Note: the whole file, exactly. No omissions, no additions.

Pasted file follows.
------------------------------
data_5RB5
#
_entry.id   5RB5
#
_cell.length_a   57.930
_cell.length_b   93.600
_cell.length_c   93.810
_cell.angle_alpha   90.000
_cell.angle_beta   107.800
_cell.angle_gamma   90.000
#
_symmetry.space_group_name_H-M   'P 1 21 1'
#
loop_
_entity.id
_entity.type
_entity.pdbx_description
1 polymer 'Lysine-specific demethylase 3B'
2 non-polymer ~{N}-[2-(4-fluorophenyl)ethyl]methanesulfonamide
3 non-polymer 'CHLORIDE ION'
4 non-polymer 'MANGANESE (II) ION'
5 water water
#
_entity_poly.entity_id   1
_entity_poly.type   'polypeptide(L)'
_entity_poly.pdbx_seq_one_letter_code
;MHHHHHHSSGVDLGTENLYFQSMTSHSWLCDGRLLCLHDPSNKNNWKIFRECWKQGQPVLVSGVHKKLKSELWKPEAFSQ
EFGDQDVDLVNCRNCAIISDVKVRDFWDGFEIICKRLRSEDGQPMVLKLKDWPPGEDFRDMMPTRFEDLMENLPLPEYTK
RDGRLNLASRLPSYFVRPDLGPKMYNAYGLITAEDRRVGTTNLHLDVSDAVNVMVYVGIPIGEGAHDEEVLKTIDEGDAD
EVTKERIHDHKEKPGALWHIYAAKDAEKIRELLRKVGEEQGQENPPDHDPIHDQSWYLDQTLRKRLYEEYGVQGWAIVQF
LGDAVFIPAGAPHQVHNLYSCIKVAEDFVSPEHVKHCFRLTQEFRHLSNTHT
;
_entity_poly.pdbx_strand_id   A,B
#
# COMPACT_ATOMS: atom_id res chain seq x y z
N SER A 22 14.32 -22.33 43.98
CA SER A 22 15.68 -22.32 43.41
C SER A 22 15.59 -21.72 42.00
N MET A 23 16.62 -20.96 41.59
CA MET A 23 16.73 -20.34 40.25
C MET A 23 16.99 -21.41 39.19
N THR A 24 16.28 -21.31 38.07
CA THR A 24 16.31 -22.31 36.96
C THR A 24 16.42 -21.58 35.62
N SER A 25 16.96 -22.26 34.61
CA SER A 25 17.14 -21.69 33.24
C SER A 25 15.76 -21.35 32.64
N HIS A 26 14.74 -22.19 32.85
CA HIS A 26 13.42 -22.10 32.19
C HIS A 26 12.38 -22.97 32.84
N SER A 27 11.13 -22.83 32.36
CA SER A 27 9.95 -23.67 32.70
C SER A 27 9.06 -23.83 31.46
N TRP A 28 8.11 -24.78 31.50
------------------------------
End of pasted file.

data_5RB5
#
_entry.id   5RB5
#
_cell.length_a   57.930
_cell.length_b   93.600
_cell.length_c   93.810
_cell.angle_alpha   90.000
_cell.angle_beta   107.800
_cell.angle_gamma   90.000
#
_symmetry.space_group_name_H-M   'P 1 21 1'
#
loop_
_entity.id
_entity.type
_entity.pdbx_description
1 polymer 'Lysine-specific demethylase 3B'
2 non-polymer ~{N}-[2-(4-fluorophenyl)ethyl]methanesulfonamide
3 non-polymer 'CHLORIDE ION'
4 non-polymer 'MANGANESE (II) ION'
5 water water
#
_entity_poly.entity_id   1
_entity_poly.type   'polypeptide(L)'
_entity_poly.pdbx_seq_one_letter_code
;MHHHHHHSSGVDLGTENLYFQSMTSHSWLCDGRLLCLHDPSNKNNWKIFRECWKQGQPVLVSGVHKKLKSELWKPEAFSQ
EFGDQDVDLVNCRNCAIISDVKVRDFWDGFEIICKRLRSEDGQPMVLKLKDWPPGEDFRDMMPTRFEDLMENLPLPEYTK
RDGRLNLASRLPSYFVRPDLGPKMYNAYGLITAEDRRVGTTNLHLDVSDAVNVMVYVGIPIGEGAHDEEVLKTIDEGDAD
EVTKERIHDHKEKPGALWHIYAAKDAEKIRELLRKVGEEQGQENPPDHDPIHDQSWYLDQTLRKRLYEEYGVQGWAIVQF
LGDAVFIPAGAPHQVHNLYSCIKVAEDFVSPEHVKHCFRLTQEFRHLSNTHT
;
_entity_poly.pdbx_strand_id   A,B
#
# COMPACT_ATOMS: atom_id res chain seq x y z
N SER A 22 14.32 -22.33 43.98
CA SER A 22 15.68 -22.32 43.41
C SER A 22 15.59 -21.72 42.00
N MET A 23 16.62 -20.96 41.59
CA MET A 23 16.73 -20.34 40.25
C MET A 23 16.99 -21.41 39.19
N THR A 24 16.28 -21.31 38.07
CA THR A 24 16.31 -22.31 36.96
C THR A 24 16.42 -21.58 35.62
N SER A 25 16.96 -22.26 34.61
CA SER A 25 17.14 -21.69 33.24
C SER A 25 15.76 -21.35 32.64
N HIS A 26 14.74 -22.19 32.85
CA HIS A 26 13.42 -22.10 32.19
C HIS A 26 12.38 -22.97 32.84
N SER A 27 11.13 -22.83 32.36
CA SER A 27 9.95 -23.67 32.70
C SER A 27 9.06 -23.83 31.46
N TRP A 28 8.11 -24.78 31.50